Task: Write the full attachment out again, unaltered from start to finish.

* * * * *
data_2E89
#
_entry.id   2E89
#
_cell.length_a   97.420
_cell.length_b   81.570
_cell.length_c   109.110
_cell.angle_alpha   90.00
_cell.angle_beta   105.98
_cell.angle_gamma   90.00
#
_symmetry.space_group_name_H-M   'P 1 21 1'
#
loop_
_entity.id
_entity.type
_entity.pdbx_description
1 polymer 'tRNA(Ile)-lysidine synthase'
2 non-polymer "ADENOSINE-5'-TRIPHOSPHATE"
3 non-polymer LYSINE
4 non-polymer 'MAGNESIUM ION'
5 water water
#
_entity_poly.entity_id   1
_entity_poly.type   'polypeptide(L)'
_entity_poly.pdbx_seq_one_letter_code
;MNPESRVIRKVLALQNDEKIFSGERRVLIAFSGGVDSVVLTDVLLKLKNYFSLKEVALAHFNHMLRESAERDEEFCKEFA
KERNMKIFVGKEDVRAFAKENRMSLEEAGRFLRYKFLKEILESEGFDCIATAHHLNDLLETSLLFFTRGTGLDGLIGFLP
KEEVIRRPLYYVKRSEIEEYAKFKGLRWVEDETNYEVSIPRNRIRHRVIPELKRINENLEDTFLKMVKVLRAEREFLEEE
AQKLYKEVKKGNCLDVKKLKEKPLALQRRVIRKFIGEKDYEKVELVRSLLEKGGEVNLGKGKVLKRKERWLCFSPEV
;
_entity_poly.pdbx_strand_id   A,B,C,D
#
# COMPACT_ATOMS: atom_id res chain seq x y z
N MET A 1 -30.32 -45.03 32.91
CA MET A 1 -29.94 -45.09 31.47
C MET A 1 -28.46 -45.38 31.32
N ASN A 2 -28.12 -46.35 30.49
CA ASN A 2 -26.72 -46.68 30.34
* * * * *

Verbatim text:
data_2E89
#
_entry.id   2E89
#
_cell.length_a   97.420
_cell.length_b   81.570
_cell.length_c   109.110
_cell.angle_alpha   90.00
_cell.angle_beta   105.98
_cell.angle_gamma   90.00
#
_symmetry.space_group_name_H-M   'P 1 21 1'
#
loop_
_entity.id
_entity.type
_entity.pdbx_description
1 polymer 'tRNA(Ile)-lysidine synthase'
2 non-polymer "ADENOSINE-5'-TRIPHOSPHATE"
3 non-polymer LYSINE
4 non-polymer 'MAGNESIUM ION'
5 water water
#
_entity_poly.entity_id   1
_entity_poly.type   'polypeptide(L)'
_entity_poly.pdbx_seq_one_letter_code
;MNPESRVIRKVLALQNDEKIFSGERRVLIAFSGGVDSVVLTDVLLKLKNYFSLKEVALAHFNHMLRESAERDEEFCKEFA
KERNMKIFVGKEDVRAFAKENRMSLEEAGRFLRYKFLKEILESEGFDCIATAHHLNDLLETSLLFFTRGTGLDGLIGFLP
KEEVIRRPLYYVKRSEIEEYAKFKGLRWVEDETNYEVSIPRNRIRHRVIPELKRINENLEDTFLKMVKVLRAEREFLEEE
AQKLYKEVKKGNCLDVKKLKEKPLALQRRVIRKFIGEKDYEKVELVRSLLEKGGEVNLGKGKVLKRKERWLCFSPEV
;
_entity_poly.pdbx_strand_id   A,B,C,D
#
# COMPACT_ATOMS: atom_id res chain seq x y z
N MET A 1 -30.32 -45.03 32.91
CA MET A 1 -29.94 -45.09 31.47
C MET A 1 -28.46 -45.38 31.32
N ASN A 2 -28.12 -46.35 30.49
CA ASN A 2 -26.72 -46.68 30.34